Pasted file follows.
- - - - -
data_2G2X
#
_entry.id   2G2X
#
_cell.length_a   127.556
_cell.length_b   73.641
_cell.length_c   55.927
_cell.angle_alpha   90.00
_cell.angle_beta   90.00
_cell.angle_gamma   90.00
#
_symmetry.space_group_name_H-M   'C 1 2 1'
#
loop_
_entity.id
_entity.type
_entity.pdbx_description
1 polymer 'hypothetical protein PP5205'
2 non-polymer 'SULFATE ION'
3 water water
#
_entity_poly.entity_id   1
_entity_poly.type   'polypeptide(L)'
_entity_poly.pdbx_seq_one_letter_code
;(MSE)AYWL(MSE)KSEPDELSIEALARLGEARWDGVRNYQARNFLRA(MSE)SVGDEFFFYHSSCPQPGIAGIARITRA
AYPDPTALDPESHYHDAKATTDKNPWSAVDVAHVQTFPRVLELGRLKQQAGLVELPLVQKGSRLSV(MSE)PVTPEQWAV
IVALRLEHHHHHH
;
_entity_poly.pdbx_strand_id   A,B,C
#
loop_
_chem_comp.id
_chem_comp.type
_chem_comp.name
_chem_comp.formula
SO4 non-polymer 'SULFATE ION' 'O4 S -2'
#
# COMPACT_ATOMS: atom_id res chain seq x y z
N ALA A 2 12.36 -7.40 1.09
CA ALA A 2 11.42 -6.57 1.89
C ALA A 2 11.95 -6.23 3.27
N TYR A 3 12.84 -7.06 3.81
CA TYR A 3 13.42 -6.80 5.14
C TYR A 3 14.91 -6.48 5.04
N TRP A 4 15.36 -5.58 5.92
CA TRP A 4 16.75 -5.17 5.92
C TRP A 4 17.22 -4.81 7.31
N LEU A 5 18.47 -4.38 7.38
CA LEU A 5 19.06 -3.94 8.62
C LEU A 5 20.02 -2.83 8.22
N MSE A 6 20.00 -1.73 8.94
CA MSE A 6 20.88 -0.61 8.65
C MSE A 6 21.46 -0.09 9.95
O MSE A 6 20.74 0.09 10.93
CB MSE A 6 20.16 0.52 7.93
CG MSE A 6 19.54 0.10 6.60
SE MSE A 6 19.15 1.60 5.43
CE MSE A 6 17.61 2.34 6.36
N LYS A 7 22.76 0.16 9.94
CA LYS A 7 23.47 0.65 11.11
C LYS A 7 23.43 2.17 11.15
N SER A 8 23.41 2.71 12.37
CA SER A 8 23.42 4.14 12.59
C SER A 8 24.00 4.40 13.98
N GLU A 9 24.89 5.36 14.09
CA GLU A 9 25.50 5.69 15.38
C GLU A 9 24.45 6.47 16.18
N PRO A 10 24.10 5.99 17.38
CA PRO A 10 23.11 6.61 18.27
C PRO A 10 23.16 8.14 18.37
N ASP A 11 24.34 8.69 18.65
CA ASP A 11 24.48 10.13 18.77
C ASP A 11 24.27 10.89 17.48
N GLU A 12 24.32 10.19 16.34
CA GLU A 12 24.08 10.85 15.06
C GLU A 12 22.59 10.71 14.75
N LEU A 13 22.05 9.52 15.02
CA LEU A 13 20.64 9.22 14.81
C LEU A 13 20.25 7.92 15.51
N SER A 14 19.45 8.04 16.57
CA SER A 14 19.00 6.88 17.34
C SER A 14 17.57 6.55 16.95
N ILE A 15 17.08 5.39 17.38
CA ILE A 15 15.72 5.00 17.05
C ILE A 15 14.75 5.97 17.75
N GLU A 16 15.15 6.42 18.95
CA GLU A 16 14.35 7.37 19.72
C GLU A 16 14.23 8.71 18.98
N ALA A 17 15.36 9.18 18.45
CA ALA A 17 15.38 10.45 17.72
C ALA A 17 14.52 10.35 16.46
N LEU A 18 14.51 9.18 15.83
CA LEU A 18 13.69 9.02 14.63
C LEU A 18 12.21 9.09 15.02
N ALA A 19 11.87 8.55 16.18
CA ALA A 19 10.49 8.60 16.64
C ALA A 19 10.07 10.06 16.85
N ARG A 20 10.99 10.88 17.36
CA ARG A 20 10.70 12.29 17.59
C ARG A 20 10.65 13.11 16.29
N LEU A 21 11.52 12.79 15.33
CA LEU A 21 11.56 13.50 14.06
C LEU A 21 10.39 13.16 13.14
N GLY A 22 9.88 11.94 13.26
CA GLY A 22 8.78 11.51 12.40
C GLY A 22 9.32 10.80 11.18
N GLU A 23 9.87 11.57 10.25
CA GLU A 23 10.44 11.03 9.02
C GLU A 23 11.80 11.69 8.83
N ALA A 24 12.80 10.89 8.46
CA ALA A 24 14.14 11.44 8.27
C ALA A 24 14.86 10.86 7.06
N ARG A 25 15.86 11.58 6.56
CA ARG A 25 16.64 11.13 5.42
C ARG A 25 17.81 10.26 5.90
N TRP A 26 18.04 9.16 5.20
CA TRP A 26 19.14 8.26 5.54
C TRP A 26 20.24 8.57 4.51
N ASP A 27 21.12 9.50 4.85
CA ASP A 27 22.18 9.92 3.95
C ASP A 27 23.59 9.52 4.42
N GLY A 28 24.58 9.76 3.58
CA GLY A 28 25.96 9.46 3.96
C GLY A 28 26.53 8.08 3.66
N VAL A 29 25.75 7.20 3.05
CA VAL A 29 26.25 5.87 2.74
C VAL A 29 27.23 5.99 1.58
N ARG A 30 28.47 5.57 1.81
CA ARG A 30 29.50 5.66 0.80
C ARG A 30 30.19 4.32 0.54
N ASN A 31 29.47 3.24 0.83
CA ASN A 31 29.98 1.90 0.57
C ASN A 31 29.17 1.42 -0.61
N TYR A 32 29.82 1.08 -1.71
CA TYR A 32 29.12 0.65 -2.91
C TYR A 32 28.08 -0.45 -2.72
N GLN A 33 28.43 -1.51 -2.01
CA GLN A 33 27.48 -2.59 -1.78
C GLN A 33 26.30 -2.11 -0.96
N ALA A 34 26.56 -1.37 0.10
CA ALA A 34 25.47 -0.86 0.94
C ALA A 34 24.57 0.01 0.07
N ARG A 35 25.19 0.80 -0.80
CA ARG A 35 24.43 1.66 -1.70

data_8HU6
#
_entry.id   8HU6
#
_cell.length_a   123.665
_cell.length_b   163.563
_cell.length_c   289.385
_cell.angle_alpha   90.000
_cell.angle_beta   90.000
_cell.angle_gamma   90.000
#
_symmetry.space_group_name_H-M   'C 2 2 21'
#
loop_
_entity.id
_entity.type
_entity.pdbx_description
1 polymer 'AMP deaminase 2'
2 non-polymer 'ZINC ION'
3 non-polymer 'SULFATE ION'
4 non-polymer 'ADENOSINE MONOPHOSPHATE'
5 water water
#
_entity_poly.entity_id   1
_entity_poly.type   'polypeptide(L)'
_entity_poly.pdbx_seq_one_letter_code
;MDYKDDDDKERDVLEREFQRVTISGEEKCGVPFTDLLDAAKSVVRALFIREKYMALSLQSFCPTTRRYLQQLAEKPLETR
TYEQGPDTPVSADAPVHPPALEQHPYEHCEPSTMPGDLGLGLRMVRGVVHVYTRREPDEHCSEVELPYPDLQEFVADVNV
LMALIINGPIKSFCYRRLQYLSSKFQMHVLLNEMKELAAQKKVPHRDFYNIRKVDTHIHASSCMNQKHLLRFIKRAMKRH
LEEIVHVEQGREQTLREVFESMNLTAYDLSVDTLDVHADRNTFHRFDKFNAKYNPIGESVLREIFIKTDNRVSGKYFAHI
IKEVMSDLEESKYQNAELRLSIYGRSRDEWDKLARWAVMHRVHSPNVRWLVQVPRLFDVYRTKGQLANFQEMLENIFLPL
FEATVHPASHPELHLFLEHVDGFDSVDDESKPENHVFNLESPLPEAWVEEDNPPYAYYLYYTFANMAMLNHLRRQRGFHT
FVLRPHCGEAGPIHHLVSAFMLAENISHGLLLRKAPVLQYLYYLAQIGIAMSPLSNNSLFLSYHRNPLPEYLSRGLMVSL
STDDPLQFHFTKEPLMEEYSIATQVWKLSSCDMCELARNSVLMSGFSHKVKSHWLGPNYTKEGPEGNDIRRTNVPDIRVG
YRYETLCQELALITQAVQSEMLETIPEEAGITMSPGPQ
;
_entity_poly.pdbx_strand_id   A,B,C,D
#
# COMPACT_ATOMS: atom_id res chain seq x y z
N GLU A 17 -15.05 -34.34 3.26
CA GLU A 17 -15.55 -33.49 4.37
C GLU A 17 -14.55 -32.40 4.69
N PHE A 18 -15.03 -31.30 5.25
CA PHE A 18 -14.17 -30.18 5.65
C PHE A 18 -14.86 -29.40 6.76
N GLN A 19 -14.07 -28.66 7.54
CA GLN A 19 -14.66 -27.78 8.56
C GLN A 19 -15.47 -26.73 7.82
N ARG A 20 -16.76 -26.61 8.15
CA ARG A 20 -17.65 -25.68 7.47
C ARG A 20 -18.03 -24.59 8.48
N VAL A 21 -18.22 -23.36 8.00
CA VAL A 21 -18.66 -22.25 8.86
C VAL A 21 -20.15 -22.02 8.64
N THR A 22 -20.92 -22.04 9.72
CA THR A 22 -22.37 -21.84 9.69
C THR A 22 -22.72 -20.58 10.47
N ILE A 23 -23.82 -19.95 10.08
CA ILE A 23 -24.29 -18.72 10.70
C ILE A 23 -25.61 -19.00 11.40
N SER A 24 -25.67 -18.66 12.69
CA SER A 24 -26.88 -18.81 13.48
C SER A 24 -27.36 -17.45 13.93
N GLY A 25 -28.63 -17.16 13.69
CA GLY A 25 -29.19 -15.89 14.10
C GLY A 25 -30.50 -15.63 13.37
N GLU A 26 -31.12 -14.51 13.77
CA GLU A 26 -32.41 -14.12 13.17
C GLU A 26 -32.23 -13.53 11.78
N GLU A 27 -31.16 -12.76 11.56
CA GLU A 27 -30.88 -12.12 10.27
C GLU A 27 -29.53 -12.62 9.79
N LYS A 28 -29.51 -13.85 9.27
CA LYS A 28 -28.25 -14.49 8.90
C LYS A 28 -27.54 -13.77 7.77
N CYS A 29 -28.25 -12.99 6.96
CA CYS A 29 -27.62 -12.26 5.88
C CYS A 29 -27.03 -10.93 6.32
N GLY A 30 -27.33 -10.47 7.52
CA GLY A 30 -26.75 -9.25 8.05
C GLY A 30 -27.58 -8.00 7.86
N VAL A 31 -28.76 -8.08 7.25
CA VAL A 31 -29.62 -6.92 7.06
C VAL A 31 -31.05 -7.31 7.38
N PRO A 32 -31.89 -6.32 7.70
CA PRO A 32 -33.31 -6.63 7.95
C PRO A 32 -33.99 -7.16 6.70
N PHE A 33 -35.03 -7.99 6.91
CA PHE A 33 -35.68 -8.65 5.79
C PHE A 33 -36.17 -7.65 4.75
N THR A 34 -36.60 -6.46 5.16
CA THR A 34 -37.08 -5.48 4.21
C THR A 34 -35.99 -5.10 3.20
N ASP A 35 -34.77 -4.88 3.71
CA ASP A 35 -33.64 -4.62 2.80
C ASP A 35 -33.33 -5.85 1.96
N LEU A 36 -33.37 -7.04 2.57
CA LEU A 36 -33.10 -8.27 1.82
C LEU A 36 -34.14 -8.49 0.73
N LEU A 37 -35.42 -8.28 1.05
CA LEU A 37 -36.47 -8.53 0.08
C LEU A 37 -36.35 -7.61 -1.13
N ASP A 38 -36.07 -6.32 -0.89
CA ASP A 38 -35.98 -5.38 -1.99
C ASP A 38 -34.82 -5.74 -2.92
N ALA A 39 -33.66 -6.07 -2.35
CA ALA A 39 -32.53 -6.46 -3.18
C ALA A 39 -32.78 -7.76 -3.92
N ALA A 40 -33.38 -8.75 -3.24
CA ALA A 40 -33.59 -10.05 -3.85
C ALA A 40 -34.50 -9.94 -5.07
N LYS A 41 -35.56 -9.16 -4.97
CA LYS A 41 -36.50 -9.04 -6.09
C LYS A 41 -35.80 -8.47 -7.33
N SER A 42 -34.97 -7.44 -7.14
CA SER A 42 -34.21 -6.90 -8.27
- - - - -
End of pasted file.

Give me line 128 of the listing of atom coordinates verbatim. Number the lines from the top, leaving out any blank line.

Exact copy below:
N ARG A 30 28.47 5.57 1.81